[g]iven the scope of Venegas's responsibilities under his supercession executive agreement with the County, and the context in which he was brought to oversee the Camden Police Department, including the Attorney General's letter, the Court concludes that a reasonable supervisor would have known that disclaiming all responsibility for duties such as discipline and training of police officers would be deliberately indifferent to the possibility of undisciplined officers effecting arrests with excessive force. Whether Defendant Venegas took meaningful steps to improve officer training regarding reasonable force in arrests and to improve internal disciplinary investigations and measure during the year leading up to the incidents complained of herein is not in the present record. Accordingly, the Court will deny Defendant Venegas's motion for summary judgment.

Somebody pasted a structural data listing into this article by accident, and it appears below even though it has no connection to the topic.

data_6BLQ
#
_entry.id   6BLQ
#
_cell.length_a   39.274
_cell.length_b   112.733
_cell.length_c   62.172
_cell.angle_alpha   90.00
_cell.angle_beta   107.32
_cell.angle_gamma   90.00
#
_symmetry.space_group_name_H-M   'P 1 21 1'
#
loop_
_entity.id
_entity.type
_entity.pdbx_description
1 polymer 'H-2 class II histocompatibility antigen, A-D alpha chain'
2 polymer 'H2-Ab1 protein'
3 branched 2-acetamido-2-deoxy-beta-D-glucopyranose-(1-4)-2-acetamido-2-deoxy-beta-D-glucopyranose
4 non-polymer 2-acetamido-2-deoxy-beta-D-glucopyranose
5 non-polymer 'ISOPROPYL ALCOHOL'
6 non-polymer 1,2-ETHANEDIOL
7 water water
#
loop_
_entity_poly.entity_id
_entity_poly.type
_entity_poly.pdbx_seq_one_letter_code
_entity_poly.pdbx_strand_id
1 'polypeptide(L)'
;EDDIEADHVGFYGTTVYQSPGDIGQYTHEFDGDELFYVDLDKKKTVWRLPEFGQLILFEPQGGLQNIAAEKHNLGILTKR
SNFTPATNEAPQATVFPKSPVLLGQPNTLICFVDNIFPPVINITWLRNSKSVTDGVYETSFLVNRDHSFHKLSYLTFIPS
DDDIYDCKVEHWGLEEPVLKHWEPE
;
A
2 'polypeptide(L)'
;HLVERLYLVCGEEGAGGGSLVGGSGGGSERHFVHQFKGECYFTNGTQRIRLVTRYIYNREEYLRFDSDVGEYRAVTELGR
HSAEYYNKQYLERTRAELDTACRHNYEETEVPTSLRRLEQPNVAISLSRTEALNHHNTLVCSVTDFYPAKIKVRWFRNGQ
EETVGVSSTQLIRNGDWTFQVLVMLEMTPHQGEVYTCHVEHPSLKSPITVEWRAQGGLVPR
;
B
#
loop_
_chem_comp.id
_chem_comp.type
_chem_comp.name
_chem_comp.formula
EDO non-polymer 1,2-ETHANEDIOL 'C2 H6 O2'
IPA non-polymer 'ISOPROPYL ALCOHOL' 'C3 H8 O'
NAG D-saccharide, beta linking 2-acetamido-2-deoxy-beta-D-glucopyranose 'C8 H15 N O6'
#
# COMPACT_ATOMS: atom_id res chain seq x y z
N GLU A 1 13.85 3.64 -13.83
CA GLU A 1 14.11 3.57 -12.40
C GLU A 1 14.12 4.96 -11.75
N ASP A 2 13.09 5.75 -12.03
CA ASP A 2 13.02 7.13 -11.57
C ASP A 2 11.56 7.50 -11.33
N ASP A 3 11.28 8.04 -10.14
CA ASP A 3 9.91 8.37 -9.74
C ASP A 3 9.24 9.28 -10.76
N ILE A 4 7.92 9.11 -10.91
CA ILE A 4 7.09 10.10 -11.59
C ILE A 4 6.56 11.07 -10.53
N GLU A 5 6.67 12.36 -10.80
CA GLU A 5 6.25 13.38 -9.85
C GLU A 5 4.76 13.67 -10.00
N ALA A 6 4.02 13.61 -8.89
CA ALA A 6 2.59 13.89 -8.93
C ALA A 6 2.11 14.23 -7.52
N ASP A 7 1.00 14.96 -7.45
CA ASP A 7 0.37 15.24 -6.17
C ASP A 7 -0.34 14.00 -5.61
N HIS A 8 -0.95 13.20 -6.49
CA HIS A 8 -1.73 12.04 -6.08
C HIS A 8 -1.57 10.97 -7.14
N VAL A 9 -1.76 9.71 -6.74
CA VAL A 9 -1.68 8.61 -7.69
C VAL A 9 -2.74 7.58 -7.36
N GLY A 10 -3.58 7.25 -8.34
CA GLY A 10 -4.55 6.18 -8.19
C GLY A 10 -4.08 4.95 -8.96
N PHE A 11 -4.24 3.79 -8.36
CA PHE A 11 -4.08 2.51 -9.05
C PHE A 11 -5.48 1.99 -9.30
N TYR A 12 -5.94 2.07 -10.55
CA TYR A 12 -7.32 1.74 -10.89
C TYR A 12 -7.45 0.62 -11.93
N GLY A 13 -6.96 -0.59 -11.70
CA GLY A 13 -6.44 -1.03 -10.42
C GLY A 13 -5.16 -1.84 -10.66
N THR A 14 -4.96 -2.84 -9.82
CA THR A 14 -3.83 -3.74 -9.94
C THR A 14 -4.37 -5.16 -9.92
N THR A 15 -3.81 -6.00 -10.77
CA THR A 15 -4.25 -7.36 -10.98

3. Defendant Venegas (hereinafter "Defendant") moves for reconsideration, under L. Civ. R. 7.1(i). The rule provides that "a motion for reconsideration shall be served and filed within 14 days after the entry of an order or judgment on the original motion" and that the movant must provide a "brief setting forth concisely the matter or controlling decisions which the party believes the Judge or Magistrate Judge has overlooked . . . ." L. Civ. R. 7.1(i).

4. Defendant claims that "recent deposition testimony of Christine Tucker, Business Administrator for the City of Camden, . . . confirms that Venegas was not responsible for the discipline of rank and file officers during Supercession" and therefore denial of summary judgment on the issue of supervisory liability was improper. [Docket Item 50-1 at 3.] He also asserts that Tucker's deposition demonstrates "that Venegas not only made various recommendations to the Camden County Prosecutor on the issue of officer training, but also took meaningful steps to improve the same," and therefore denial of qualified immunity was improper. [Id. at 4.] To support this claim, Defendant attaches several reports he wrote to the Camden County Prosecutor, or acting prosecutor, in 2006 and 2007. [Id. Ex. C-H.] Defendant requests this Court to "reconsider its Order denying him summary judgment so as to correct a clear error of fact and/or prevent manifest injustice." [Id. at 7.]